Fantasia – I Believe
It’s a tricky thing being the winner of a TV pop music talent contest. On the one hand, a win can lead to worldwide fame and massive chart success (Kelly Clarkson, Leona Lewis) or guarantee you great popularity in a particular genre (Carrie Underwood). On the other, it can chew you up and spit you out, leaving behind nothing but the detritus of a once-promising career (Javier Colon from The Voice or the UK X Factor winner Steve Brookstein). In many cases, being a runner-up or eliminated early is a much better thing, leading to even greater chart careers (One Direction, Adam Lambert) or even an Oscar (Jennifer Hudson).
In addition to an uncertain chart future, the TV talent winner also has to experience something even scarier and potentially career-destroying: the Coronation Song. This is the song that the winner performs live on television before the final audience vote, and then again after being crowned victor, and which usually becomes his or her first single. For most British X-Factor and American Idol winners (for the first five seasons at least), this usually results in an instant no.1 hit, despite the often dubious quality of these ditties. Most Coronation songs share a few key ingredients: (1) they must be inspirational, (2) they must reference, either directly or indirectly, the journey the winner has taken to get to the top, and (3) they must feature a Barry Manilow-esque key change before the last triumphant chorus. Oh, and the other constant with these songs? Their utter banality. Would Jordin Sparks’ This is My Now, Will Young’s Evergreen or Taylor Hicks’ Do I Make You Proud ever chart on their own, let alone be committed to vinyl or digital, without the talent show association? I think not. True fact: after hearing Kelly Clarkson’s performance of the very first American Idol Coronation Song A Moment Like This, I was challenged by a friend to write a song as insipid during the finale show’s commercial breaks. The end result, The Dream You Dreamed is You, is a modern masterpiece in waiting (I confirm the veracity of this statement – Ed.)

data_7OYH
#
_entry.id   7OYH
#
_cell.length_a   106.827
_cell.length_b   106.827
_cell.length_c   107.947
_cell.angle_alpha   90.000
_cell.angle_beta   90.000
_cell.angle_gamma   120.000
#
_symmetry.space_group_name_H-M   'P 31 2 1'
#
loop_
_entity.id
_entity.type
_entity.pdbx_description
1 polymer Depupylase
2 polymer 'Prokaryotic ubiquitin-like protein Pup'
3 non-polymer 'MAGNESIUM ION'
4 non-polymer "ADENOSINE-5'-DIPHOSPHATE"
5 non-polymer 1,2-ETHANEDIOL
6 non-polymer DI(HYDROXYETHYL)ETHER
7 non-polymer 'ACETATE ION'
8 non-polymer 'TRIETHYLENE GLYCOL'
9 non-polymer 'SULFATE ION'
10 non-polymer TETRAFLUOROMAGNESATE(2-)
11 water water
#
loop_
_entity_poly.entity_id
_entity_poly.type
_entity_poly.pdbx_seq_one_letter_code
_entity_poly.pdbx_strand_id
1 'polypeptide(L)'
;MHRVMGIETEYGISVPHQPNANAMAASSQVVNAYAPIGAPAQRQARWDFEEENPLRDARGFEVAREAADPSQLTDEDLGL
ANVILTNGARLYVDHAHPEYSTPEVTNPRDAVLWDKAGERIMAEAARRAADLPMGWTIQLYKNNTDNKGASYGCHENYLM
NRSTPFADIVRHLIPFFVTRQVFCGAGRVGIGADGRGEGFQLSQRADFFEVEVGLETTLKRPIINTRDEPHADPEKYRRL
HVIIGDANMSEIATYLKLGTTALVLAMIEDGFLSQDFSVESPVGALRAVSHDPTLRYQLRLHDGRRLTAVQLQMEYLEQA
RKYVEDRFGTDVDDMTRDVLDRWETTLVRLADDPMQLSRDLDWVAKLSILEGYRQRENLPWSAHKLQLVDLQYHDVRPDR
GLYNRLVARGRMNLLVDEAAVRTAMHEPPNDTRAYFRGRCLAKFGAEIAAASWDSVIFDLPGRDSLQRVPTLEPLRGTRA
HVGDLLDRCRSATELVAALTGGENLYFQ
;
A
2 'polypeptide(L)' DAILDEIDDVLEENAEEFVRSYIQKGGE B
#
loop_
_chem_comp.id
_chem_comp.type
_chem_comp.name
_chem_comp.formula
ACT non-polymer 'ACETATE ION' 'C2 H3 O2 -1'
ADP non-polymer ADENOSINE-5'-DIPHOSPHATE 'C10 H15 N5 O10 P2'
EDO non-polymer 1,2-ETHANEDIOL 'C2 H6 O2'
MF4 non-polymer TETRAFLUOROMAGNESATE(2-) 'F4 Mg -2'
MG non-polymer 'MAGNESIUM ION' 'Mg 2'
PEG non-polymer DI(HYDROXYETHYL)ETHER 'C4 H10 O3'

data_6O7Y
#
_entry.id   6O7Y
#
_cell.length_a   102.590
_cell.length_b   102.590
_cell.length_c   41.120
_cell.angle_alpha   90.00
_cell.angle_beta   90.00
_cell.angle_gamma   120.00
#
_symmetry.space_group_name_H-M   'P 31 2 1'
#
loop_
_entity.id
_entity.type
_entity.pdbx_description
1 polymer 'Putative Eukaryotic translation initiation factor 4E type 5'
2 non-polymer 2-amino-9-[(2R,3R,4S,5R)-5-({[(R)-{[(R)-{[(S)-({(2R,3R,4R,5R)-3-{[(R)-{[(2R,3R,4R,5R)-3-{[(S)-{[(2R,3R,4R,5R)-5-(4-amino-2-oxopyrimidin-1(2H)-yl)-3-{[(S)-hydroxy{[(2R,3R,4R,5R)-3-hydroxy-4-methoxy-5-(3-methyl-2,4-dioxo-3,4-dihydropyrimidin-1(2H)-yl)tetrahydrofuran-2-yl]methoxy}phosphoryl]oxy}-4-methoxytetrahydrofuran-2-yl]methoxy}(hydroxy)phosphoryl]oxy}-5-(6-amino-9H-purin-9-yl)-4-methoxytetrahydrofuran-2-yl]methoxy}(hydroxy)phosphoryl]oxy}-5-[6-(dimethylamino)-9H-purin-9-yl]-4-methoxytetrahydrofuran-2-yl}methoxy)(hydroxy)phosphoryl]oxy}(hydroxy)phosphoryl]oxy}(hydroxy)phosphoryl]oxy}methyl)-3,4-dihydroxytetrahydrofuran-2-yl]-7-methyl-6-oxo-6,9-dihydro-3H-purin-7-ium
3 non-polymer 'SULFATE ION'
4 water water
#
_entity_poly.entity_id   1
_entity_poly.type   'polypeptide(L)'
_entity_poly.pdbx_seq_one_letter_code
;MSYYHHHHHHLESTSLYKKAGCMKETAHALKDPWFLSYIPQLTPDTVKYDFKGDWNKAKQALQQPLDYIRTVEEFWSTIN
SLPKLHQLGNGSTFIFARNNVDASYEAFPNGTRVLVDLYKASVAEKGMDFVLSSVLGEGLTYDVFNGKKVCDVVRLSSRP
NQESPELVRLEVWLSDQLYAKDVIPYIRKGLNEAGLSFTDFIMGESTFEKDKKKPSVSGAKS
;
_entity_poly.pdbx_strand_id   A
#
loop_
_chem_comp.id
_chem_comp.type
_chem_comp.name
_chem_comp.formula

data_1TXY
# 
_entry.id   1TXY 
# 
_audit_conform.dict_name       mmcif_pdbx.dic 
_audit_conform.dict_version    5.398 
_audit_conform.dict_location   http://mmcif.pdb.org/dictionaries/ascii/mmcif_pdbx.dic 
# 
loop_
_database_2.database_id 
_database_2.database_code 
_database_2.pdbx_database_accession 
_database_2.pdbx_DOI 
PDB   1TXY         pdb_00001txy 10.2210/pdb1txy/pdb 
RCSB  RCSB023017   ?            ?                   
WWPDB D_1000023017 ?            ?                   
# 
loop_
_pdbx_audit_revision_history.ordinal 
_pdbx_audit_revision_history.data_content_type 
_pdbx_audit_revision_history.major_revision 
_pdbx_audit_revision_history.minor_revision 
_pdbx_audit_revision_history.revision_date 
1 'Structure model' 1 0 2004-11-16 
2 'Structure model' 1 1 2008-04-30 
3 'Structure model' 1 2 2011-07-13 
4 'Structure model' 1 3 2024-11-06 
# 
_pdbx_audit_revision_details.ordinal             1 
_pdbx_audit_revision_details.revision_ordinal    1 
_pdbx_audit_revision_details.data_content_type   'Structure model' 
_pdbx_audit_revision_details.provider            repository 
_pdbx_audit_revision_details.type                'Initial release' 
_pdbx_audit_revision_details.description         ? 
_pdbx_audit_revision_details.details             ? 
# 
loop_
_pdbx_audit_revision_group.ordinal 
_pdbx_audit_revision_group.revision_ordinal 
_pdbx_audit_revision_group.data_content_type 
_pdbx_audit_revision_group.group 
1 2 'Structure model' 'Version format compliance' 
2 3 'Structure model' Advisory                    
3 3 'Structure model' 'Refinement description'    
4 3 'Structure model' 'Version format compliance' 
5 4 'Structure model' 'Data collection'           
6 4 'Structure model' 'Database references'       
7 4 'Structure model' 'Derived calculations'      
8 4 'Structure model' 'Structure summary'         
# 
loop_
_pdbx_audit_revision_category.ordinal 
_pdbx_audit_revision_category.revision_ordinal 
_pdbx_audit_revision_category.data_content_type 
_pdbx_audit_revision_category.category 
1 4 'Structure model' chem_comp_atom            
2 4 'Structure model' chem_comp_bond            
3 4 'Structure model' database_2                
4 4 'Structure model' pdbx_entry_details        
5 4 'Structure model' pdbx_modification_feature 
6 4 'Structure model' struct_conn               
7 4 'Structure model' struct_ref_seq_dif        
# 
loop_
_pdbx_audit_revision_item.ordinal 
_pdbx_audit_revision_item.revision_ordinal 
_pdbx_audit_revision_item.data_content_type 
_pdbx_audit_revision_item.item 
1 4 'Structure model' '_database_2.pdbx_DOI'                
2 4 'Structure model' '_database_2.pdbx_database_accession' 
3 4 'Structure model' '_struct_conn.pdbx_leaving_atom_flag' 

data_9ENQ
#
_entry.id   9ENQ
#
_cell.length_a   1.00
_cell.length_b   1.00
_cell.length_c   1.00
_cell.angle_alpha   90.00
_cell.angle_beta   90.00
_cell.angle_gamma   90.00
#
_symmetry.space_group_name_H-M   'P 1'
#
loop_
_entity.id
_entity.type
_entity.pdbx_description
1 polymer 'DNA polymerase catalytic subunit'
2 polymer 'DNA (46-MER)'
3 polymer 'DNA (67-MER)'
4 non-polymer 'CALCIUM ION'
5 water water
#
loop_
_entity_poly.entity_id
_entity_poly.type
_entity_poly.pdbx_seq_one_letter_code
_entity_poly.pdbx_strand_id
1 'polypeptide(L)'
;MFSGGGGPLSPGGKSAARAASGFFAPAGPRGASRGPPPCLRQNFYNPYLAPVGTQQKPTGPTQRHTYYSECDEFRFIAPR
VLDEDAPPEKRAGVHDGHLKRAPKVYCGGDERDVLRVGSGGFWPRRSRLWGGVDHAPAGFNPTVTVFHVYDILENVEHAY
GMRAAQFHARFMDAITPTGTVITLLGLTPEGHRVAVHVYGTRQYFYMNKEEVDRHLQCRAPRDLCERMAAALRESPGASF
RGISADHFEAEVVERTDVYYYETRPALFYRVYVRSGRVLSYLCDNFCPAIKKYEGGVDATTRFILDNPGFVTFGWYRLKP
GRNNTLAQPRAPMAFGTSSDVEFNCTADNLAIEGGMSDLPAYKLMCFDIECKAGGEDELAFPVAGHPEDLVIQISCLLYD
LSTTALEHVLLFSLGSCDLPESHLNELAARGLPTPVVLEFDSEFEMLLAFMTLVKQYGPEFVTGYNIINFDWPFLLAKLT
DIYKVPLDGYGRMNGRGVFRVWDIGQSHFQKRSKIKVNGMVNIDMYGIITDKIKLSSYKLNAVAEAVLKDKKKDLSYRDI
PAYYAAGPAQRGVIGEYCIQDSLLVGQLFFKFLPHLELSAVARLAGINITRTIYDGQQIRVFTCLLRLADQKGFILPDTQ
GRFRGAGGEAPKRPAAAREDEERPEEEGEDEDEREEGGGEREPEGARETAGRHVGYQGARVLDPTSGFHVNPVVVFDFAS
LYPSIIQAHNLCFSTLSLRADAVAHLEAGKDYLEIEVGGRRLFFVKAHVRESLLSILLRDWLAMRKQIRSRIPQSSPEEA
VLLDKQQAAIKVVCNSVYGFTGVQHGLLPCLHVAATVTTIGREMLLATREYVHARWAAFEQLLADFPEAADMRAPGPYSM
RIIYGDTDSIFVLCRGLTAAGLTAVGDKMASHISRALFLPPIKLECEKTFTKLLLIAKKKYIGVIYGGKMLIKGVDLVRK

Every now and then, however, the combination of a winning contestant and a Coronation Song results in something unexpected – a truly amazing recording. And in my opinion there is no better example of this than American Idol Season 3 winner (and arguably the greatest Idol winner ever), Fantasia, and her crowning anthem I Believe.
If Season 3 (2004) of Idol is remembered for anything now, it is for the shocking elimination of Jennifer Hudson, who finished seventh in the competition. But Hudson was never considered the front-runner that season. That honor belonged to Fantasia Barrino. This 19 year old single mother had a quirky, effortless voice that seemed to be comprised of 1/3 old-soul princess, 1/3 tortured artist, and 1/3 helium. She dominated the competition from the start, and won legions of fan with her unfiltered and dynamic stage presence. Her rendition of Summertime from Porgy and Bess is considered by some to be the single best cover ever performed on the show. By the time the finale rolled around, the competition was hers to lose.
In the finale, both Barrino and the runner-up, Diana DeGarmo, performed I Believe, which was co-written by season 1 contestant Tamyra Gray. On its face, lyrically the song is a paint-by-numbers tune about reaching for one’s dreams. DeGarmo went first, and performed an above-average version. But from the moment Fantasia took the stage, she transformed the song into a thrilling, goose-bump inducing anthem of hope and faith. And at about 2:26 into the performance, she took it to church. At that point, the crowd, and the crown, was hers.
When Barrino performed it again the next night, it was an even more spectacular and emotional performance. With both of these as a launch pad the single shot straight to no.1, becoming the first debut single in US chart history to chart straight in at the top. After the competition, Barrino went on to have a moderately successful US chart career, but neither I Believe – nor any of her other singles – ever graced the British charts. Which is too bad, because as Coronation songs go, this one was perhaps the best, an anthem that transcended its lyrical clichés to become something magnificent.
Entered chart: did not chart
Who could sing this today and have a hit? Given its inspirational message and successful pedigree, it is a bit shocking that Simon Cowell has not tried to repurpose this for another artist. But when the original is so definitive, it would be hard to see someone like Matt Cardle or even Alexandra Burke attempt to cover this. I’d like to see fellow Idol-winner Kelly Clarkson try, however.